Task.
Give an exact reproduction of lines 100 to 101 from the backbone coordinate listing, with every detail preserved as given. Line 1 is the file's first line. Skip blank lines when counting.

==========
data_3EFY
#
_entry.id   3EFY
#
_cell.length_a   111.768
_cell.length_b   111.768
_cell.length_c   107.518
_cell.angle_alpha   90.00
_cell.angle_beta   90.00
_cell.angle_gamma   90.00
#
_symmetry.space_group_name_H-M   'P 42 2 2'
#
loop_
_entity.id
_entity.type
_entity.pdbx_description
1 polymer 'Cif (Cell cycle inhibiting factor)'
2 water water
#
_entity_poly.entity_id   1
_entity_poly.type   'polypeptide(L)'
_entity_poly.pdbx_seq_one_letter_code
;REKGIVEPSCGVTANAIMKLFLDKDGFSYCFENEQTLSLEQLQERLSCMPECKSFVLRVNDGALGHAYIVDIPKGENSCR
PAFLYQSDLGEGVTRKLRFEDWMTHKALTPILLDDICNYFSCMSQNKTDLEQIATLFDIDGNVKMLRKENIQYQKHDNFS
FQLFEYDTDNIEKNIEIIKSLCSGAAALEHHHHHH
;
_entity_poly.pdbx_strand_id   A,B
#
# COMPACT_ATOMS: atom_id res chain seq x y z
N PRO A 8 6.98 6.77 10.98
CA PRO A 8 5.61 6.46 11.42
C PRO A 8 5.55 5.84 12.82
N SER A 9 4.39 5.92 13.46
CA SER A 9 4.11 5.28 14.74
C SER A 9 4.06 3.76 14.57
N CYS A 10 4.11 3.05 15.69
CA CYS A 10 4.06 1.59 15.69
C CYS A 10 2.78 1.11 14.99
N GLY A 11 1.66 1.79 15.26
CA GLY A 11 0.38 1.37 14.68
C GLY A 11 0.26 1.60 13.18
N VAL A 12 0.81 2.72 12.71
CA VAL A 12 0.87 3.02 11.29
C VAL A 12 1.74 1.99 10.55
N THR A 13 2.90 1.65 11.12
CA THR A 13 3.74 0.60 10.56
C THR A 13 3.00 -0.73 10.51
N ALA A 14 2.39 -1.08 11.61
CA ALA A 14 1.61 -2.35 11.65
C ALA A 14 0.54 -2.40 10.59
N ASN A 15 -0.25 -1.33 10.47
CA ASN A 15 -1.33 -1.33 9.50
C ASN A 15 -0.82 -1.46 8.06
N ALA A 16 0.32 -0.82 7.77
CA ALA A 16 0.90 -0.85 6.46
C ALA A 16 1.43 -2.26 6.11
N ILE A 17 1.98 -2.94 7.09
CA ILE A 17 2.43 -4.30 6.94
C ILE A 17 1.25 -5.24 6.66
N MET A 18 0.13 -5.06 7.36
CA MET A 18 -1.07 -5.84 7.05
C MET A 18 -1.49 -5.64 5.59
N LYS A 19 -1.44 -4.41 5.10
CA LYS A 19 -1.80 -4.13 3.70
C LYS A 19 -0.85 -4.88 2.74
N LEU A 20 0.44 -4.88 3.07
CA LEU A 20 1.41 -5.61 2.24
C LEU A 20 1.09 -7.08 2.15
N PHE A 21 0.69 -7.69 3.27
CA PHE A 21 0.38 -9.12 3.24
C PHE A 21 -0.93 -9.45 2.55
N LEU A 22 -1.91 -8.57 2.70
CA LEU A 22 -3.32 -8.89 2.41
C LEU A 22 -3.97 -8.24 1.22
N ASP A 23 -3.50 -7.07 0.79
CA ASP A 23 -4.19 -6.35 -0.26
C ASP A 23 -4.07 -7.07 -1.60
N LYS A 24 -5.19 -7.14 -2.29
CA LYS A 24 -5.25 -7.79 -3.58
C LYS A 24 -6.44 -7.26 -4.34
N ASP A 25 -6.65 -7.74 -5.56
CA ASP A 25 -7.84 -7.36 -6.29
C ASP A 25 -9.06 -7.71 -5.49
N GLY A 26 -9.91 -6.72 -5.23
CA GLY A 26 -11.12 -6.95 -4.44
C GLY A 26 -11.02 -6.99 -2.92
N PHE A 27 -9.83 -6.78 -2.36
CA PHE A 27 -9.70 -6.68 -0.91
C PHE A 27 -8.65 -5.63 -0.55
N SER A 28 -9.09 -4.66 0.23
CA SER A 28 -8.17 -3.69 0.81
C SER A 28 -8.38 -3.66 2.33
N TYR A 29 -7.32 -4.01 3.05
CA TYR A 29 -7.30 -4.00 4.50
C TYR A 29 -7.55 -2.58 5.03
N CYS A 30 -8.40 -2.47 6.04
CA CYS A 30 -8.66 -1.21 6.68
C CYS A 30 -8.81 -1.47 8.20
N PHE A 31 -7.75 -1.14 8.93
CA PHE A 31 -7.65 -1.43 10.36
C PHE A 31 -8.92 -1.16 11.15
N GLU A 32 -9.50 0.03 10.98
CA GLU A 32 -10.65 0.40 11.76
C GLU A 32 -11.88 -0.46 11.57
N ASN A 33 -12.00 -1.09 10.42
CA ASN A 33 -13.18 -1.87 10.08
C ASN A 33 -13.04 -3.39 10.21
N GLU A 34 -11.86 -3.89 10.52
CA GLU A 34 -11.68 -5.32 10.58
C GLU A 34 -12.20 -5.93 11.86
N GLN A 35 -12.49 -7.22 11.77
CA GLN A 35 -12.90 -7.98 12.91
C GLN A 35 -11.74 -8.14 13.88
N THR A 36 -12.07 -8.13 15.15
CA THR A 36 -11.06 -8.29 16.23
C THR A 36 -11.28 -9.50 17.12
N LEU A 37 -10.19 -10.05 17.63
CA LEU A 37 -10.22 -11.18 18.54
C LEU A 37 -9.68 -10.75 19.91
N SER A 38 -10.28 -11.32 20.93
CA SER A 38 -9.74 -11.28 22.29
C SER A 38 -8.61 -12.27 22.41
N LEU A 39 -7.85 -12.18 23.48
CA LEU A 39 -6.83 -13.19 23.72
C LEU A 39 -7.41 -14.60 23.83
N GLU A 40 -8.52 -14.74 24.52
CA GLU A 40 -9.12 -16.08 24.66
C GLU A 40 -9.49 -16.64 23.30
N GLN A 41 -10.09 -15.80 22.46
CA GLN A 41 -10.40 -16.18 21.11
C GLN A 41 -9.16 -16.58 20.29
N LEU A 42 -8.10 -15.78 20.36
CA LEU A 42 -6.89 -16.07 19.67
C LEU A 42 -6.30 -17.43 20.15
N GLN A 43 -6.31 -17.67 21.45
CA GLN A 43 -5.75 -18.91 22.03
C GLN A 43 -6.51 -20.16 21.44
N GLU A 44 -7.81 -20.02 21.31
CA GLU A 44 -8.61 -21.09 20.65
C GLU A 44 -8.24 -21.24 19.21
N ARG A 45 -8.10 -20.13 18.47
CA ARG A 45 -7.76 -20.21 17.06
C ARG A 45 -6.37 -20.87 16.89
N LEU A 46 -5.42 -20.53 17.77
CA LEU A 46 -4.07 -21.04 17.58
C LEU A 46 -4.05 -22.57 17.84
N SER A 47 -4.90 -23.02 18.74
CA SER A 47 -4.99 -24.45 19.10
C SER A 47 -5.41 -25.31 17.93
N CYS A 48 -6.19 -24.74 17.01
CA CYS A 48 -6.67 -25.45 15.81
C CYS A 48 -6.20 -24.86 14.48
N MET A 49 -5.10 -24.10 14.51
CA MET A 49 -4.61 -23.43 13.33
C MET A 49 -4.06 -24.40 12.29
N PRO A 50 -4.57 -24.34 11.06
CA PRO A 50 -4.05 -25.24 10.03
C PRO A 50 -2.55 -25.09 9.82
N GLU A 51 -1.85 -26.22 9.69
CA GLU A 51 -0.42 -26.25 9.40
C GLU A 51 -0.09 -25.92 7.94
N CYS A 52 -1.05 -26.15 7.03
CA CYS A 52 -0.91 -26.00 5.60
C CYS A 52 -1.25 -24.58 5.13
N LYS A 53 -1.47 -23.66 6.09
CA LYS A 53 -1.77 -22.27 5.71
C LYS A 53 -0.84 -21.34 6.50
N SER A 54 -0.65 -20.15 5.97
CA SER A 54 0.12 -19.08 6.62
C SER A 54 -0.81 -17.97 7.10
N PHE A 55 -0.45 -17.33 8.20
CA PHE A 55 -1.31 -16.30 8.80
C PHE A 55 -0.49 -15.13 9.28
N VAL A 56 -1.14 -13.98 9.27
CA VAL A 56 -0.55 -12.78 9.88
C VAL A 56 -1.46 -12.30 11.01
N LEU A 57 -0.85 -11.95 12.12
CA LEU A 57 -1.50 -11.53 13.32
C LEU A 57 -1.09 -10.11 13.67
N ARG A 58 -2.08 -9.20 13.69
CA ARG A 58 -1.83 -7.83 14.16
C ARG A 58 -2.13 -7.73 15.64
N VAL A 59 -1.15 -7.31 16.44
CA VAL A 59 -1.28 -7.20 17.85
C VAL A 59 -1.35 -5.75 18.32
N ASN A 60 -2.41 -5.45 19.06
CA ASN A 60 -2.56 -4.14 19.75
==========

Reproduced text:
N PHE A 31 -7.75 -1.14 8.93
CA PHE A 31 -7.65 -1.43 10.36